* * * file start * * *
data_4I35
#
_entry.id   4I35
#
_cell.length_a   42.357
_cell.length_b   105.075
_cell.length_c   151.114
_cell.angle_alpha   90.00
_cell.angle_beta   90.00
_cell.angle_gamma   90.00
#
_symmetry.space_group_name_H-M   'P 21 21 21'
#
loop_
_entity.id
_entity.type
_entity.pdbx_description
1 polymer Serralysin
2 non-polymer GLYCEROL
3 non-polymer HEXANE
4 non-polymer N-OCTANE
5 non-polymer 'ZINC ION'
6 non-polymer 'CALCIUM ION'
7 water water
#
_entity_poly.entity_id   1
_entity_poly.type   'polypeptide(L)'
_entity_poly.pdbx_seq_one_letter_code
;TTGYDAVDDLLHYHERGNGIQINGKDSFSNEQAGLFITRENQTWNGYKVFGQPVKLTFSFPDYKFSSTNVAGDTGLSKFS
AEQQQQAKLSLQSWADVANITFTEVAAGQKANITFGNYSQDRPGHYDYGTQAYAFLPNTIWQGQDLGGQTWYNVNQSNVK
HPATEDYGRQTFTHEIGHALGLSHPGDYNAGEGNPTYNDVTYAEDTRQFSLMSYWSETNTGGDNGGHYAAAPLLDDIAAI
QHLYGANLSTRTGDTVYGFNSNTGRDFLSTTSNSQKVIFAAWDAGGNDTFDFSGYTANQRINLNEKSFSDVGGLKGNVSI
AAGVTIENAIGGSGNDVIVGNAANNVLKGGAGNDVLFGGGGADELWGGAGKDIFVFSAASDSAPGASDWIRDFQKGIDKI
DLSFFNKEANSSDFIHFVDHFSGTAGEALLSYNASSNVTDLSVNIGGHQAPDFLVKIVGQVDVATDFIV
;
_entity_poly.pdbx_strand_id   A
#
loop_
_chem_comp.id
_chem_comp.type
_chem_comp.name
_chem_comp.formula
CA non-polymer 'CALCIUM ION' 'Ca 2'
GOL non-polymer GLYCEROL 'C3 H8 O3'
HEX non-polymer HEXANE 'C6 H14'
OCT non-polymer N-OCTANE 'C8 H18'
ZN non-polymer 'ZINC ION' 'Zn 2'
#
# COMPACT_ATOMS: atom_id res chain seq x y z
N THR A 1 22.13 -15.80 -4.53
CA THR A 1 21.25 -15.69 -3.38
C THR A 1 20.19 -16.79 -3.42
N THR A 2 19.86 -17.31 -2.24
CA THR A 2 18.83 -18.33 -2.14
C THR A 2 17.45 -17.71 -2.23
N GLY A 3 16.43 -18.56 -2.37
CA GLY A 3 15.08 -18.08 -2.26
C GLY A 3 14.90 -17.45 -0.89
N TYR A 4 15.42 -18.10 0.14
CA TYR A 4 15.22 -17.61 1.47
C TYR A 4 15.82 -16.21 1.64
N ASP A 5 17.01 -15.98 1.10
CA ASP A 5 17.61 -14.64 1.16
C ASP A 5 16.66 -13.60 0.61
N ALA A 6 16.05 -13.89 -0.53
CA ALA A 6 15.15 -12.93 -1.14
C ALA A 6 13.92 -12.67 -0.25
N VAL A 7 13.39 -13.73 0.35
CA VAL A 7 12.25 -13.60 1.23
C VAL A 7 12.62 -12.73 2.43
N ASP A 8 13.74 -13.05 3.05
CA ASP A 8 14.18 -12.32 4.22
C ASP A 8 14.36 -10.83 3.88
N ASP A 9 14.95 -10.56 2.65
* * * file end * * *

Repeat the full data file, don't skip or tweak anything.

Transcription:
data_4I35
#
_entry.id   4I35
#
_cell.length_a   42.357
_cell.length_b   105.075
_cell.length_c   151.114
_cell.angle_alpha   90.00
_cell.angle_beta   90.00
_cell.angle_gamma   90.00
#
_symmetry.space_group_name_H-M   'P 21 21 21'
#
loop_
_entity.id
_entity.type
_entity.pdbx_description
1 polymer Serralysin
2 non-polymer GLYCEROL
3 non-polymer HEXANE
4 non-polymer N-OCTANE
5 non-polymer 'ZINC ION'
6 non-polymer 'CALCIUM ION'
7 water water
#
_entity_poly.entity_id   1
_entity_poly.type   'polypeptide(L)'
_entity_poly.pdbx_seq_one_letter_code
;TTGYDAVDDLLHYHERGNGIQINGKDSFSNEQAGLFITRENQTWNGYKVFGQPVKLTFSFPDYKFSSTNVAGDTGLSKFS
AEQQQQAKLSLQSWADVANITFTEVAAGQKANITFGNYSQDRPGHYDYGTQAYAFLPNTIWQGQDLGGQTWYNVNQSNVK
HPATEDYGRQTFTHEIGHALGLSHPGDYNAGEGNPTYNDVTYAEDTRQFSLMSYWSETNTGGDNGGHYAAAPLLDDIAAI
QHLYGANLSTRTGDTVYGFNSNTGRDFLSTTSNSQKVIFAAWDAGGNDTFDFSGYTANQRINLNEKSFSDVGGLKGNVSI
AAGVTIENAIGGSGNDVIVGNAANNVLKGGAGNDVLFGGGGADELWGGAGKDIFVFSAASDSAPGASDWIRDFQKGIDKI
DLSFFNKEANSSDFIHFVDHFSGTAGEALLSYNASSNVTDLSVNIGGHQAPDFLVKIVGQVDVATDFIV
;
_entity_poly.pdbx_strand_id   A
#
loop_
_chem_comp.id
_chem_comp.type
_chem_comp.name
_chem_comp.formula
CA non-polymer 'CALCIUM ION' 'Ca 2'
GOL non-polymer GLYCEROL 'C3 H8 O3'
HEX non-polymer HEXANE 'C6 H14'
OCT non-polymer N-OCTANE 'C8 H18'
ZN non-polymer 'ZINC ION' 'Zn 2'
#
# COMPACT_ATOMS: atom_id res chain seq x y z
N THR A 1 22.13 -15.80 -4.53
CA THR A 1 21.25 -15.69 -3.38
C THR A 1 20.19 -16.79 -3.42
N THR A 2 19.86 -17.31 -2.24
CA THR A 2 18.83 -18.33 -2.14
C THR A 2 17.45 -17.71 -2.23
N GLY A 3 16.43 -18.56 -2.37
CA GLY A 3 15.08 -18.08 -2.26
C GLY A 3 14.90 -17.45 -0.89
N TYR A 4 15.42 -18.10 0.14
CA TYR A 4 15.22 -17.61 1.47
C TYR A 4 15.82 -16.21 1.64
N ASP A 5 17.01 -15.98 1.10
CA ASP A 5 17.61 -14.64 1.16
C ASP A 5 16.66 -13.60 0.61
N ALA A 6 16.05 -13.89 -0.53
CA ALA A 6 15.15 -12.93 -1.14
C ALA A 6 13.92 -12.67 -0.25
N VAL A 7 13.39 -13.73 0.35
CA VAL A 7 12.25 -13.60 1.23
C VAL A 7 12.62 -12.73 2.43
N ASP A 8 13.74 -13.05 3.05
CA ASP A 8 14.18 -12.32 4.22
C ASP A 8 14.36 -10.83 3.88
N ASP A 9 14.95 -10.56 2.65